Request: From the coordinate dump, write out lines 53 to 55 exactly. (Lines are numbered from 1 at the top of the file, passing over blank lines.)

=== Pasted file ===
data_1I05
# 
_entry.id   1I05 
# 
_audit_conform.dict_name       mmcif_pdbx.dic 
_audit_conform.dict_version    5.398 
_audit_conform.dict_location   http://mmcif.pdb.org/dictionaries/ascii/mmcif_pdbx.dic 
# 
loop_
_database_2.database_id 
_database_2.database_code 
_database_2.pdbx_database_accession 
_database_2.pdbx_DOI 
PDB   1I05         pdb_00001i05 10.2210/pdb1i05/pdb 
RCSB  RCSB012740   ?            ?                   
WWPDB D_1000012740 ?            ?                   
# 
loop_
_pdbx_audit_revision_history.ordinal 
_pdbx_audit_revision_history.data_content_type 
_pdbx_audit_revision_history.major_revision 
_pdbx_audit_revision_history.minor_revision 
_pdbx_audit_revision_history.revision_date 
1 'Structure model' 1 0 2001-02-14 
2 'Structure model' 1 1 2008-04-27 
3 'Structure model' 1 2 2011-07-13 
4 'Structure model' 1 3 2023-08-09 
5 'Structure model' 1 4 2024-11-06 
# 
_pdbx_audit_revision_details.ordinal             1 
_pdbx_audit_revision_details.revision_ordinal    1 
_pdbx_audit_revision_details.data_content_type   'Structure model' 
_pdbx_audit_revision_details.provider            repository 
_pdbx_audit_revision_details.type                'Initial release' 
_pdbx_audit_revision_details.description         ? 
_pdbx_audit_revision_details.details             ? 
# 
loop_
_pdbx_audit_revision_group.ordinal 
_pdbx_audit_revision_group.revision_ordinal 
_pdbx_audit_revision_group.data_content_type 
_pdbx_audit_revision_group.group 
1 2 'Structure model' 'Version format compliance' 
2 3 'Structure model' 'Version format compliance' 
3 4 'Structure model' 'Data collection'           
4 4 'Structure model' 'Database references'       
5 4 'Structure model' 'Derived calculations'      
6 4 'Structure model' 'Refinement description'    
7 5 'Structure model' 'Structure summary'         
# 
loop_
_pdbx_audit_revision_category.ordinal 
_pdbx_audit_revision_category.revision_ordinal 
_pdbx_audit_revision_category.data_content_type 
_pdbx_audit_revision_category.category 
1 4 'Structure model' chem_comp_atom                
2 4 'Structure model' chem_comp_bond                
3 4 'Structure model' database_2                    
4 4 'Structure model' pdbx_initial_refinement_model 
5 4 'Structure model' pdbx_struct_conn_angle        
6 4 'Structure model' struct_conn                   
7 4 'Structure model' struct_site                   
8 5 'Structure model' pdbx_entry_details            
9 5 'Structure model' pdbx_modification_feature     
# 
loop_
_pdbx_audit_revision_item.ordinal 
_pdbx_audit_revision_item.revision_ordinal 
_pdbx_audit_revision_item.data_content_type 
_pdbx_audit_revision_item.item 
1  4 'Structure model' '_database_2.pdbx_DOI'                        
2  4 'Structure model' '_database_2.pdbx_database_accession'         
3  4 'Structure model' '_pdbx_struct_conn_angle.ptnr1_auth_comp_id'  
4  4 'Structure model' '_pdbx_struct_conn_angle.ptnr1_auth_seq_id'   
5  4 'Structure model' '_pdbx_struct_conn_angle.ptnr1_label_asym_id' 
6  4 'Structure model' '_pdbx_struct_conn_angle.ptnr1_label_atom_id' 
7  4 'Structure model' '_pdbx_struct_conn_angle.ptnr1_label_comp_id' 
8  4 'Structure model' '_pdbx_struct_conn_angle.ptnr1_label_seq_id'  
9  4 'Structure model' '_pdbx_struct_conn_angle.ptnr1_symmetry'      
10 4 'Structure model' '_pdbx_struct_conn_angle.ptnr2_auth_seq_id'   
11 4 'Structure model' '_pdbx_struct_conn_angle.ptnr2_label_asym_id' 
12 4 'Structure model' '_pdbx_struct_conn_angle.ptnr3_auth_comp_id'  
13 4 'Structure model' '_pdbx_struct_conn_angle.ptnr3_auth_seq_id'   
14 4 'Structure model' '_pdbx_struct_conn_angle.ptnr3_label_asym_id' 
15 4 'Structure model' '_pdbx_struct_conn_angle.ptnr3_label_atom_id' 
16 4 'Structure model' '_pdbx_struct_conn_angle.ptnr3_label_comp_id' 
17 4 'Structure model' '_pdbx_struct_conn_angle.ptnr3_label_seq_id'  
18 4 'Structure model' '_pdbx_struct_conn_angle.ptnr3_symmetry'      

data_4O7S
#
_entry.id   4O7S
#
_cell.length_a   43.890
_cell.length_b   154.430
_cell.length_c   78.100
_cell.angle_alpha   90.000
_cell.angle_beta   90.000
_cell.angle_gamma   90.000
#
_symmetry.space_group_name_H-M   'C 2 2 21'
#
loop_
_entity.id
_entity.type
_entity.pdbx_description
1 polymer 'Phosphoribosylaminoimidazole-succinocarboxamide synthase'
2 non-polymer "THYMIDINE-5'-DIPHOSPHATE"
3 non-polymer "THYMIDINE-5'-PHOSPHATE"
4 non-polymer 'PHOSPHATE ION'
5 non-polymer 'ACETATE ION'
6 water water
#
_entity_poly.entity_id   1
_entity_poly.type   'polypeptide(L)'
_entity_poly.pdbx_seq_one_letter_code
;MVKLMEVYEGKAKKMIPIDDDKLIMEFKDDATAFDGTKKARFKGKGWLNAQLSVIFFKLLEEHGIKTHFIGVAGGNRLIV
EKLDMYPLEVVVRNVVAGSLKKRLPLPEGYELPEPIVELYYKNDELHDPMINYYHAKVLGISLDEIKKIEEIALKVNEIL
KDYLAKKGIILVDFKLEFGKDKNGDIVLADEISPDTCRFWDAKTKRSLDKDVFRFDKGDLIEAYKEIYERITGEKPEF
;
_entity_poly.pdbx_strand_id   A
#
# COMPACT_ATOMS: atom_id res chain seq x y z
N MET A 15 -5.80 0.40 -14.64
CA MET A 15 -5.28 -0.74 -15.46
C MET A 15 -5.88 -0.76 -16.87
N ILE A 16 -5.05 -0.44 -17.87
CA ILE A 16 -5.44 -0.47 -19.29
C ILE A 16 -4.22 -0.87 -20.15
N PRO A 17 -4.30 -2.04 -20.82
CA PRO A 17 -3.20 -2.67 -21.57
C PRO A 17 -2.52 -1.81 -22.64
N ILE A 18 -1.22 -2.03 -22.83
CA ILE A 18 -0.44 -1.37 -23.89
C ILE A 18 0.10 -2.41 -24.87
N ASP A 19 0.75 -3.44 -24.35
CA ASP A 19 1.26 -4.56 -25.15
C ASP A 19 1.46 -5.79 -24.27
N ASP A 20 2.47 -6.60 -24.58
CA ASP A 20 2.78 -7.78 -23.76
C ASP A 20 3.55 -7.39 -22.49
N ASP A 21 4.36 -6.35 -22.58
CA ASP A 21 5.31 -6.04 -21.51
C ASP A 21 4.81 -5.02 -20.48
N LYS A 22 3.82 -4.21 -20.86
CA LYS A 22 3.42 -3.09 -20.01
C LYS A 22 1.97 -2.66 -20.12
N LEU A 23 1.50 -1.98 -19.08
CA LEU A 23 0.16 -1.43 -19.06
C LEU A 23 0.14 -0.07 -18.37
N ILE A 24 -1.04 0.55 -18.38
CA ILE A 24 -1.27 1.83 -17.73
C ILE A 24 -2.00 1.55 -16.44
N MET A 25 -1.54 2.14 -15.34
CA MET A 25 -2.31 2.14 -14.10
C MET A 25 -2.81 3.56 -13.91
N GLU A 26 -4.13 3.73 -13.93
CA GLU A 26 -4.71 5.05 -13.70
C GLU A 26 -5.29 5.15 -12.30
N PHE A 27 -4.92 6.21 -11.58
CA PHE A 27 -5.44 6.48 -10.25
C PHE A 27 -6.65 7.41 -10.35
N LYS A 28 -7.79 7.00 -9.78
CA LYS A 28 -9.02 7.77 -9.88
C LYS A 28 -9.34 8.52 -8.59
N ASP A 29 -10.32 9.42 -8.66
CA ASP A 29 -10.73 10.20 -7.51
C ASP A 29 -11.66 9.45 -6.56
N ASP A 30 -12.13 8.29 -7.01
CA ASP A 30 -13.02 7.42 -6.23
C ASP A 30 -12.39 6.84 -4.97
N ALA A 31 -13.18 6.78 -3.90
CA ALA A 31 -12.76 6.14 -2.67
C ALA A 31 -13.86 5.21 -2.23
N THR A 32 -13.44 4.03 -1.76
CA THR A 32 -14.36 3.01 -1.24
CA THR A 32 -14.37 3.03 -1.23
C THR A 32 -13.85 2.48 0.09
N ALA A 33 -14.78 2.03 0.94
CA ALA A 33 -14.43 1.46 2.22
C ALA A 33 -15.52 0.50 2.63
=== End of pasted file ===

_pdbx_audit_revision_category.revision_ordinal 
_pdbx_audit_revision_category.data_content_type 
_pdbx_audit_revision_category.category 